Driving on Highway A into the rural community of Graham, the population sign reads 191.
But nearly double that pile into the Graham Community Building on the first Saturday of the month, from October to April, every year.
Since 1956, when the Graham Lions Club was chartered, they have hosted a Fish and Chicken Fry each month to raise money.
“The Graham Lions Club contributes to charitable causes around the Graham community and this fish fry is our fundraiser,” President Dave Moore said. “It also gives people from the community the chance to come visit and get a good meal.”
While they feed 350 people on average each time, club member Richard Vogel said they once fed 450 people. And that’s a lot of fish to be fried.
According to members “Doc” Dave Rybolt, Wayne Hartman and harlen Linville, they usually buy between 350 and 400 pounds of fish from Hall’s Market in Forest City. They also get food from the Sysco Corporation, including 200 pounds of children to fry and 300 pounds of potatoes to make french fries and baked potatoes, as well as lettuce, cabbage and tomatoes to make salad. And they go through 30 to 35 gallons of oil.
October 7 marked the first fry of this year, but with temperatures in the 80s and farmers still out working in the fields, their numbers were down from previous years’ first event of the fall. Even still, the community building was packed.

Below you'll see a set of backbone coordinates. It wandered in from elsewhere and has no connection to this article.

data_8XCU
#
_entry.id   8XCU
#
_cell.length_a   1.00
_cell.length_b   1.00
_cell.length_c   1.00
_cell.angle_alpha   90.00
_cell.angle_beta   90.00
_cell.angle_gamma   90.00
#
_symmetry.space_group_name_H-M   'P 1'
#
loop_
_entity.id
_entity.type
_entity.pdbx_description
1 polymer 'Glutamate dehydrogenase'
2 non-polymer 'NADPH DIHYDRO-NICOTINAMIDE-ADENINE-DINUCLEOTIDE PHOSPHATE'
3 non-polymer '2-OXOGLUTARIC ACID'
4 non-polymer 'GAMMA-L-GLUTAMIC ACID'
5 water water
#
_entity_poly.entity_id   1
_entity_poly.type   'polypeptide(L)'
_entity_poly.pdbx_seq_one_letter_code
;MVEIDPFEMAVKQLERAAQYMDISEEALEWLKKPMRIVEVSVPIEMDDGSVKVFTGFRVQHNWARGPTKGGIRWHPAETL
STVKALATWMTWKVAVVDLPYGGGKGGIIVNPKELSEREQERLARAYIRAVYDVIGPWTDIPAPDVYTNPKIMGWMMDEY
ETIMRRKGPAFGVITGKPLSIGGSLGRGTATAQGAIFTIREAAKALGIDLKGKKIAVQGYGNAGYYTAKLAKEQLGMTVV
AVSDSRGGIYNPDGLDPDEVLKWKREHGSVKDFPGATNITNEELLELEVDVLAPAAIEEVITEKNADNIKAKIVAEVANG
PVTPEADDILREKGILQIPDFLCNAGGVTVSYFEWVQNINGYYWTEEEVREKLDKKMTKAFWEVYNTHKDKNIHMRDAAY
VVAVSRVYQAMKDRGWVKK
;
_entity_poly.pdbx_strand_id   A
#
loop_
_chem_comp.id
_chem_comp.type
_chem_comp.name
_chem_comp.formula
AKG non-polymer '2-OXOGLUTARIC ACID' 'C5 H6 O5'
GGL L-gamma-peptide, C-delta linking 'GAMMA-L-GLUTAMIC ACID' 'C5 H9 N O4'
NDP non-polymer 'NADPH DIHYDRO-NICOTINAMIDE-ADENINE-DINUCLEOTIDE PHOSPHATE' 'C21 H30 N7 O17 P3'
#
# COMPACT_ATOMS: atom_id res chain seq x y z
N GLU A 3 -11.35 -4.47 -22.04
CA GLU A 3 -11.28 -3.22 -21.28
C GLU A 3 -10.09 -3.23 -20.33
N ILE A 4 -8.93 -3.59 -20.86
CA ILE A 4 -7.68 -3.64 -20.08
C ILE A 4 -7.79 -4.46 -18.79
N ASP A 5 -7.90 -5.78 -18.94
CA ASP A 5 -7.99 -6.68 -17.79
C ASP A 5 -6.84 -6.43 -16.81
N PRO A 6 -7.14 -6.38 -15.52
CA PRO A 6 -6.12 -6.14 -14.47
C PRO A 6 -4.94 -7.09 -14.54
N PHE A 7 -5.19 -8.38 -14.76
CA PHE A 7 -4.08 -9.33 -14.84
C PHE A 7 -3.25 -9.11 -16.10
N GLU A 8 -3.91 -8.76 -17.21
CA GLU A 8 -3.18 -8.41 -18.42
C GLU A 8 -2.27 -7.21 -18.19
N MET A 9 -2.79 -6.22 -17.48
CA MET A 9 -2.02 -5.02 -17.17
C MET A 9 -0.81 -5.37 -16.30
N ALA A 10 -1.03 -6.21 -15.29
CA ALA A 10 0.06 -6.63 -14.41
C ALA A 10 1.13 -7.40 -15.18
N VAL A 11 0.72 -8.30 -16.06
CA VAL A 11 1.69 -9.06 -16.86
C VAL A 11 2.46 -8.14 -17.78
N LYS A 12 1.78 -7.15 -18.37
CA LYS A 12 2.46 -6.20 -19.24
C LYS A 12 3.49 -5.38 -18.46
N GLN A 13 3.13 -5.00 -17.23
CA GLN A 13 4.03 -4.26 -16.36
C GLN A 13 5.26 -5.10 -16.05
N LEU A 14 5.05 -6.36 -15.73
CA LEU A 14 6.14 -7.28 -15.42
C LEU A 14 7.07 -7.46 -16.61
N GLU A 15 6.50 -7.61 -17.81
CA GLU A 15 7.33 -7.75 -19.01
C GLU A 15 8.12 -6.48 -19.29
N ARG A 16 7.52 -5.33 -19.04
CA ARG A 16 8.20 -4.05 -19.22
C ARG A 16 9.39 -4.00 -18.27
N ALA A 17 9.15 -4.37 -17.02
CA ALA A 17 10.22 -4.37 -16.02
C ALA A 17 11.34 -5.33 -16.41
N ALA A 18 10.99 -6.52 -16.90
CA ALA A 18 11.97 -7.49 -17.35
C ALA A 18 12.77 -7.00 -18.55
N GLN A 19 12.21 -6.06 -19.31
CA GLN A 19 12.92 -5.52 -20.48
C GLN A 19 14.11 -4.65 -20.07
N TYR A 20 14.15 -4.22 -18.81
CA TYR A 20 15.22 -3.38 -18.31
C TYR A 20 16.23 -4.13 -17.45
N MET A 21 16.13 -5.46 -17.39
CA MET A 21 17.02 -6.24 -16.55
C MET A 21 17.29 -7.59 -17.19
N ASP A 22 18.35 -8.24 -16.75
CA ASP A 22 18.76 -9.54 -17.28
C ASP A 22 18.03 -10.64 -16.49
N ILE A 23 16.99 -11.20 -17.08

“It takes a lot of work and able bodies to put one of these on,” Rybolt said. “We have about 16 members here working, but it needs to be about double that.”
Rybolt also said their numbers are dwindling, so they’re considering this to be their last year of the fish fry.
“It’s like any service organization,” he said. “We’re not getting any new people and all the rest of us are getting too old.”
Not everyone agreed, though, with the getting old part.
“Not me,” Linville said. “I’m 88 and still running,” who sat peeling potatoes and making jokes with the other members. While it was hot in the kitchen, plenty of laughs and good times were had by the members as they worked.
“It also gives our members a chance to work together in a common effort,” Moore said. “Most of our members are farmers or men who own businesses that relate to farming. We’re busy people and this is our way to give back.
“I wish more young people would realize the benefits of this and join.”
In addition to contributing to causes in the Graham community, the proceeds from the fish fry also go to the Lions Club eye research projects and a scholarship program at both South Nodaway and Nodaway-Holt high schools.
“Anything that’s needed in the community, we try to help out with that,” Linville said.
The local Cub Scout troop was also on hand to help clean up dishes from off the tables.
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